nifi-dev mailing list archives

Site index · List index
Message view « Date » · « Thread »
Top « Date » · « Thread »
From Salvatore Papa <salvatore.p...@gmail.com>
Subject Re: Coding a Processor that writes to multiple output flowfiles at once
Date Mon, 23 Nov 2015 21:12:42 GMT
Perfect, thanks Mark.

On Tue, Nov 24, 2015 at 2:55 AM, Mark Payne <markap14@hotmail.com> wrote:

> Salvatore,
>
> The caveat about the append method is that if you append to an incoming
> FlowFile, it has
> to copy the contents of the incoming FlowFile before it can append to it.
> However, if you append
> to a new FlowFile (or a FlowFile that you've already written to in the
> same session), then the append
> is extremely efficient and does not need to copy anything. It actually
> holds open an OutputStream under
> the hood so that you can keep writing to the same OutputStream.
>
> In general, I would advise going the route that you specified here,
> though, where in one processor
> you are splitting the data out like you need and in a second processor you
> do the conversion from
> one format to another. These are very independent concepts, and so
> breaking them into separate
> processors increases the cohesion and lets you easily reuse the Processors
> if you need to do something
> slightly different later.
>
> Thanks
> -mark
>
>
> > On Nov 23, 2015, at 10:49 AM, Salvatore Papa <salvatore.papa@gmail.com>
> wrote:
> >
> > Hi Bryan, Mark,
> >
> > I knew I was forgetting something! So I had actually noticed the
> > session.append, but I think there are two caveats which make it not what
> I
> > want:
> >
> > 1) Does session.append truly 'append'? Or will it re-write/copy the
> content
> > that's already in the new flowfile (I think I saw that as a note
> somewhere
> > - please correct me if i'm wrong. But if i'm right, performance wise,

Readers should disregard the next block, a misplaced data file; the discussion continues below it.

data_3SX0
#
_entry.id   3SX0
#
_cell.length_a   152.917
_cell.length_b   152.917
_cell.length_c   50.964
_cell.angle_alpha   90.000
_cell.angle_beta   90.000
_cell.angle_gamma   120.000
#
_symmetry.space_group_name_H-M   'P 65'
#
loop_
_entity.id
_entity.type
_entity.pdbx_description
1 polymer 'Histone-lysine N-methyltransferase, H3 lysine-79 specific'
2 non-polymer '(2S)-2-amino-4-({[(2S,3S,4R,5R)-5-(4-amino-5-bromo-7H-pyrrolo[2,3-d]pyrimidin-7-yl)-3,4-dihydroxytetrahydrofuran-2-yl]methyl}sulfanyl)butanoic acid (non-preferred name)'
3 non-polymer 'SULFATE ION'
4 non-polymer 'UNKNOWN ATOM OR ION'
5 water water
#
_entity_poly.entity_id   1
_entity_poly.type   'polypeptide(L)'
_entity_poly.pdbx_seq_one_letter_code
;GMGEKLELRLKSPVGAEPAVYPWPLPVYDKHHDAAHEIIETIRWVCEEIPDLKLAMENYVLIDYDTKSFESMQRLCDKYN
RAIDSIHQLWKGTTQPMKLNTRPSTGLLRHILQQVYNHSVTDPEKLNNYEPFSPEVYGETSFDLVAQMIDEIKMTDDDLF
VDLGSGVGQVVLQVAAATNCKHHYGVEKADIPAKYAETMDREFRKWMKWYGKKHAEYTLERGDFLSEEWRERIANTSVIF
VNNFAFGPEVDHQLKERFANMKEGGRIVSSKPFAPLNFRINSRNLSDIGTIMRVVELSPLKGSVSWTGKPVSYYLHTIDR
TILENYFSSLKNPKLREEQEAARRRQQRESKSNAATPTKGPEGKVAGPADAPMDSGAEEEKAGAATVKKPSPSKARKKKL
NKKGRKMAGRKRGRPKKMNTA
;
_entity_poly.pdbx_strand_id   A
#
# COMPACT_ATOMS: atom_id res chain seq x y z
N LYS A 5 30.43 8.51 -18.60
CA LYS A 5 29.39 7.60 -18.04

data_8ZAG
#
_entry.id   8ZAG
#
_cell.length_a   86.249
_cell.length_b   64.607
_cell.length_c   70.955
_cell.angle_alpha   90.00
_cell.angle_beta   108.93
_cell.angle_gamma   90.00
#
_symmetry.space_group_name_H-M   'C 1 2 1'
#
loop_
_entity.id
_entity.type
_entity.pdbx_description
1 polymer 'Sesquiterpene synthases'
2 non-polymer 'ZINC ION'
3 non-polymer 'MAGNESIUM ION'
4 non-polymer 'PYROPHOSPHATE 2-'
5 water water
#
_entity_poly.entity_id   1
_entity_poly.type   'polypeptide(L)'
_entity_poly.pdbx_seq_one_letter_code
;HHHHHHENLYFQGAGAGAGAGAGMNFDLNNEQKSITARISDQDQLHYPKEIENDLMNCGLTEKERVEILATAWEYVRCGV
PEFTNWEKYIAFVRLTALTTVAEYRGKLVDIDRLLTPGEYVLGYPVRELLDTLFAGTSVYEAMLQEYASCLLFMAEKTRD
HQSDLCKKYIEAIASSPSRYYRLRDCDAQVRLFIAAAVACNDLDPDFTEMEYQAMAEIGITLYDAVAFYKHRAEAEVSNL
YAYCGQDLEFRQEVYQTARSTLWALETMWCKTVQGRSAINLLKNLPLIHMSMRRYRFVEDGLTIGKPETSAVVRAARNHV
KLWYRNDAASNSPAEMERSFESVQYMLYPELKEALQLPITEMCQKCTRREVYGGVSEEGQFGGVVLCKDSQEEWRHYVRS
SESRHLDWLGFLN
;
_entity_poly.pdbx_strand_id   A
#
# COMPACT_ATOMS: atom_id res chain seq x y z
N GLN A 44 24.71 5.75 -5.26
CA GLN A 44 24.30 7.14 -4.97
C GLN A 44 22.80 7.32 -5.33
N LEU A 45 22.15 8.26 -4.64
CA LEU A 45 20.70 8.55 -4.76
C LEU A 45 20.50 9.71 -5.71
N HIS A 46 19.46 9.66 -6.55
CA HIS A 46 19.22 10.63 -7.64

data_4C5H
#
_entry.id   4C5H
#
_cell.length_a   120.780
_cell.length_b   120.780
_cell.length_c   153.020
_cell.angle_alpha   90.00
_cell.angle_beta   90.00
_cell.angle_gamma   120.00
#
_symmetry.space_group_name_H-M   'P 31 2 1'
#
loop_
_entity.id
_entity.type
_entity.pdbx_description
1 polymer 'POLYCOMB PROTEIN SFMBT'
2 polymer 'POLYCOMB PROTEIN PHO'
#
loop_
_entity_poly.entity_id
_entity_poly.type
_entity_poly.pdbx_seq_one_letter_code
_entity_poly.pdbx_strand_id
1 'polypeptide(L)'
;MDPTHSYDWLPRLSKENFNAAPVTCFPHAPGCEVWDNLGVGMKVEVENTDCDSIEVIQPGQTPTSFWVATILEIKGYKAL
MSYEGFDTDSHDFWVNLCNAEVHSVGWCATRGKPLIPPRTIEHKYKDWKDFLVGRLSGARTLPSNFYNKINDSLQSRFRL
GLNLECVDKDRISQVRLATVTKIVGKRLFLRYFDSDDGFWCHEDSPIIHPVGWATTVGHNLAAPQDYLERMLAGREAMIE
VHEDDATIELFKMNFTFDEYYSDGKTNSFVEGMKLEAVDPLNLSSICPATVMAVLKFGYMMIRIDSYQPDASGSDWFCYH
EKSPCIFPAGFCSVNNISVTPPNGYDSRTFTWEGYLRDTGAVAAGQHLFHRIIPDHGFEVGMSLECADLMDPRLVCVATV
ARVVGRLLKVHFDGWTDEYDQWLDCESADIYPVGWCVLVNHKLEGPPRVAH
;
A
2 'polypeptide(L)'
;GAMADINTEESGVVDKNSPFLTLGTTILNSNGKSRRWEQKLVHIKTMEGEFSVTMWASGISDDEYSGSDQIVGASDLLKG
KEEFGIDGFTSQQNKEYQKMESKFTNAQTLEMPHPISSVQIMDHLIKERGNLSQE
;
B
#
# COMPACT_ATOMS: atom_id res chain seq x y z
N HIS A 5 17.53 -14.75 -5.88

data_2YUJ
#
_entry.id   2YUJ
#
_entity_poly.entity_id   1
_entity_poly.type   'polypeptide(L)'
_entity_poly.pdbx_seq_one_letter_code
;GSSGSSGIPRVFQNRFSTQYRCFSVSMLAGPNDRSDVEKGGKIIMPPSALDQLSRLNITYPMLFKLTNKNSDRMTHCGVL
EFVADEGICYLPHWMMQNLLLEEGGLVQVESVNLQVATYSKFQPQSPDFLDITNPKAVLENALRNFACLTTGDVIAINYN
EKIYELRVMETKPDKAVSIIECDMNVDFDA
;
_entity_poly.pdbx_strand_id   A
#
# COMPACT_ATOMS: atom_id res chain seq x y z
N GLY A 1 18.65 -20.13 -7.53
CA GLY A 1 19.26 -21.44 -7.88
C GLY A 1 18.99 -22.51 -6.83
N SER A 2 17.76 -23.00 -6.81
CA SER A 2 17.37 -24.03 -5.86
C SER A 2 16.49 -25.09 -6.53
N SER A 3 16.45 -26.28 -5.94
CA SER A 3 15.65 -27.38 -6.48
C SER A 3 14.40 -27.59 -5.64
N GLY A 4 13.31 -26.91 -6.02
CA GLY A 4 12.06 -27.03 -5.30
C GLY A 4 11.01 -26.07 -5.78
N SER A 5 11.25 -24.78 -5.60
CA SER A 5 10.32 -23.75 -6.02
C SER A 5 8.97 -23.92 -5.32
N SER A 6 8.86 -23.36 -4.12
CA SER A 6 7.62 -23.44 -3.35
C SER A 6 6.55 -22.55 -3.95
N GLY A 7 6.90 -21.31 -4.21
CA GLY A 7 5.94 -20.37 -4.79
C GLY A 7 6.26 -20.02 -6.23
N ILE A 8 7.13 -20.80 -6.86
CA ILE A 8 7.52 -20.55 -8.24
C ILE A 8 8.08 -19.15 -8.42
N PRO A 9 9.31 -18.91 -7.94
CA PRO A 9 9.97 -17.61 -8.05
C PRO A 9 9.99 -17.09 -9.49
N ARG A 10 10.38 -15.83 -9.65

> > that's actually worse than reading/writing the input file O(N) times,
> > that'd make it O(N^2))
> > 2) The output actually isn't raw/text - I have other writers using that
> > stream. For example, reading a text CSV, and writing each column to to
> > Avro. Something that may not be 'appendable', hence requiring the output
> > flowfile OutputStreams to stay open for the entire duration of the
> > processing.
> >
> > Thanks for the suggestion though - I hadn't seen the RouteText processor
> > before. It's actually very close to what i'm looking for! I'll play
> around
> > with it and see if it suits - at the very least... Splitting via text
> first
> > (skipping the requirement for the nested writer), and then writing each
> of
> > those out to (e.g.) Avro in a second processor, may be the best bet.
> >
> > Thanks Bryan and Mark!
> >
> > On Tue, Nov 24, 2015 at 1:18 AM, Mark Payne <markap14@hotmail.com>
> wrote:
> >
> >> Hey Salvatore,
> >>
> >> I think the key piece that you are missing is the
> ProcessSession.append()
> >> method. You can
> >> use this efficiently append to FlowFile A, then to FlowFile B, then to
> >> FlowFile A, then to FlowFile C,
> >> or what-have-you. A good example that comes to mind is the RouteText
> >> Processor. This is available
> >> on the 'master' branch.
> >>
> >> So the overall logic would look something like:
> >>
> >> List<FlowFile> flowFiles = new ArrayList<>();
> >> for (int i=0; i < numColumns; i++) {
> >>    FlowFile colFlowFile = session.create(originalFlowFile);
> >>    flowFiles.add(colFlowFile);
> >> }
> >>
> >> // read line of text
> >> session.read(originalFlowFile, new InputStreamCallback() {